The prepared peach slices were subsequently placed in a large mesh nylon bag which was immersed in a 67 Brix sucrose solution containing 0.5% NaHSO and 0.5 ascorbic acid for 22 hours at room temperature. The treated slices were then drained for 20 minutes and either dried for 16 hours on trays (2-3 lbs/sq. ft.) in the Proctor and Schwartz Cabinet drier at 150 F. or dried for 14 hours in a Stokes Vacuum drier at 140 F. plate temperature and 20 mm. Hg vacuum. After drying, the slices were placed in moisture-proof plastic bags and stored at-room temperature.
The results of this procedure are indicated herebelow:
Vacuum Drying of One Portion Air Drying of Remaining Portion Weight of slices, gm 4, 000 1 2,000 Weight of slices after drying, gm 1 920 469 Moisture of slices after drying, percent. 5 6
1 Fresh basis.
Both the vacuum-dried and air-dried sugar treated products after being reconstituted for 5 minutes in boiling water were very flavorful and had good firm texture. In contrast, commercially dried peaches, reduced to 5% moisture, lacked aromatic flavor quality and full body.
Furthermore, frozen peaches which were similarly treated and reconstituted had less flavor and aroma than the aforementioned reconstituted sugar treated, dehydrated fresh peaches, even though the frozen peaches themselves had excellent, strong flavor. Apparently, the freezing operation used broke down the structure of the peaches and, therefore, they lacked certain characteristics critical to their use in this invention.
0 Example III Fresh New York State sour red cherries (Montmorency variety) were held at 33 F. They were then prepared for sugar treatment by inundating them with ice water for /2-1 hour to firm the tissue of the fruit and to wash the fruit free from any residual insecticide, destemming and removing pits by punches. The prepared cherries were held at 50 F. for sugar treatment.
A 67 Brix sucrose solution was formed containing 0.10% NaHSO and 0.1% FD&C Red #4 dye. The prepared cherries were placed in a fine mesh nylon bag and were inundated subsequently with the above solution for 22 hours at room temperature. After this dipping, the bag was removed and the sugar treated cherries therefrom were drained for 15-20 minutes and air-dried in a Proctor and Schwartz Cabinet drier at 150 F. for 16 hours with maximum updraft air flow. The resulting dehydrated cherries were stored in moisture-proof plastic bags at room temperature and subsequently used in dessert product formulations.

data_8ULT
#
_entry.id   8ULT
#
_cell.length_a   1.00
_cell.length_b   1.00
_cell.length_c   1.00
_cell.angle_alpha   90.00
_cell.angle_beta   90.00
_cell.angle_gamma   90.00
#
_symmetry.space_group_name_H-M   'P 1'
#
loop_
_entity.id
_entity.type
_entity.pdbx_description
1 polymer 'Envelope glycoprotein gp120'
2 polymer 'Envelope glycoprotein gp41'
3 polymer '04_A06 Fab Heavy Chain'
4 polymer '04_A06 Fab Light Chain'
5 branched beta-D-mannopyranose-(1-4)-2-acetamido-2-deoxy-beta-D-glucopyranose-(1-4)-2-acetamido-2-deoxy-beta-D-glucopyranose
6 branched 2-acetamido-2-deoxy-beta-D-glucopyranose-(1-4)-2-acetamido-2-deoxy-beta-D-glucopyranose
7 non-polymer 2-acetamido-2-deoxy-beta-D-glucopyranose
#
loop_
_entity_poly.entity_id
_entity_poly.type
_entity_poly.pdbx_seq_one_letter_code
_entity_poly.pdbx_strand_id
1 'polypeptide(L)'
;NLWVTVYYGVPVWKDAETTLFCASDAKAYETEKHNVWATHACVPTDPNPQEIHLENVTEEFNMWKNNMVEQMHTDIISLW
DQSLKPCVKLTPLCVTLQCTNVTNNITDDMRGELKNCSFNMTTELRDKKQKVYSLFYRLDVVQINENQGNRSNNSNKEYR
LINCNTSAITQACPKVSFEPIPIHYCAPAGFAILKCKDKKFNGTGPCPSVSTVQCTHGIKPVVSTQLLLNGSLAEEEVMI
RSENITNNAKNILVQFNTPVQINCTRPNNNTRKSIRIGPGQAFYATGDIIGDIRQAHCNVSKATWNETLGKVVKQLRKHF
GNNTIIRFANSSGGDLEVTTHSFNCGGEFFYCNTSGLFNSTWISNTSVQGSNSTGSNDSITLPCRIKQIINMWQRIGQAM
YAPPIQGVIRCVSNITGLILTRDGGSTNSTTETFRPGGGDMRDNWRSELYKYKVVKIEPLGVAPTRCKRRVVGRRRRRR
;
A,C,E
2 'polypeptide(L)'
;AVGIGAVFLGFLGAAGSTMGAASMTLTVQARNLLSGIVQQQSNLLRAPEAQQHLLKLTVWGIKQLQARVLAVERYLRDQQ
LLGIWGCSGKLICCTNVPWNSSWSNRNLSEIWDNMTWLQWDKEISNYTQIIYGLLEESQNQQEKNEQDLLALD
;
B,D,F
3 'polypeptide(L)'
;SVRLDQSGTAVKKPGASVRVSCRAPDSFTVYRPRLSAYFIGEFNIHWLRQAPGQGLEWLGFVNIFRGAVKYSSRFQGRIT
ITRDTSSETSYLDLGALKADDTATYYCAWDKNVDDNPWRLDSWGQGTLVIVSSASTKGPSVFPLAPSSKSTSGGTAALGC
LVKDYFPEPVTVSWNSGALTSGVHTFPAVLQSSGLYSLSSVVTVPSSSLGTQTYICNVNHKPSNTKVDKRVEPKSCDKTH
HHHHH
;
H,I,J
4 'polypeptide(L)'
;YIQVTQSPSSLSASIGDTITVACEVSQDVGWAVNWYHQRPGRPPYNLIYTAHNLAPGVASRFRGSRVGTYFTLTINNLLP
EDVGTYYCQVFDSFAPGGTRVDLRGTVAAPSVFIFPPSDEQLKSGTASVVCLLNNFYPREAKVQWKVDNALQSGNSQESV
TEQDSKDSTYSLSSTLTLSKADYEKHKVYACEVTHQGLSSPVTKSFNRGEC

The following results were noted:
Initial weight of fresh pitted cherries gm 2000 Initial moisture of fresh pitted cherries percent 83 Initial Brix of syrup deg 67 Initial weight of syrup gm 2000 Final weight of dehydrated cherries "gm 505 Final moisture of dehydrated cherries percent 6 Sugar uptake value deg 0.4 Color of dehydrated cherries Bright red Reconstitution characteristics: Tender and strong in flavor, after 7 minutes in boiling water.
Frozen cherries which were treated in a similar manner as the above fresh cherries were not as flavorful and aromatic. These frozen cherries apparently had undergone cellular damage or structural change.
Example IV Example V Fresh Bartlett pears were peeled and cored in a corn ventional manner, treated as described in Example I with sugar syrup except that part of them were treated at room temperature or 50 C. for 16 hours and the remaining part of them were treated at C. for 1 hour or hour and air-dried. The sugar uptake value Was 1.0.
The dehydrated fruit treated at 50 C. was opaque and it reconstituted in only a few minutes in boiling water to a product with exceptionally good texture, flavor and aroma. Conversely, the dehydrated fruit treated at 80 C. was translucent and it reconstituted to a relatively soft product that was somewhat washed out in flavor.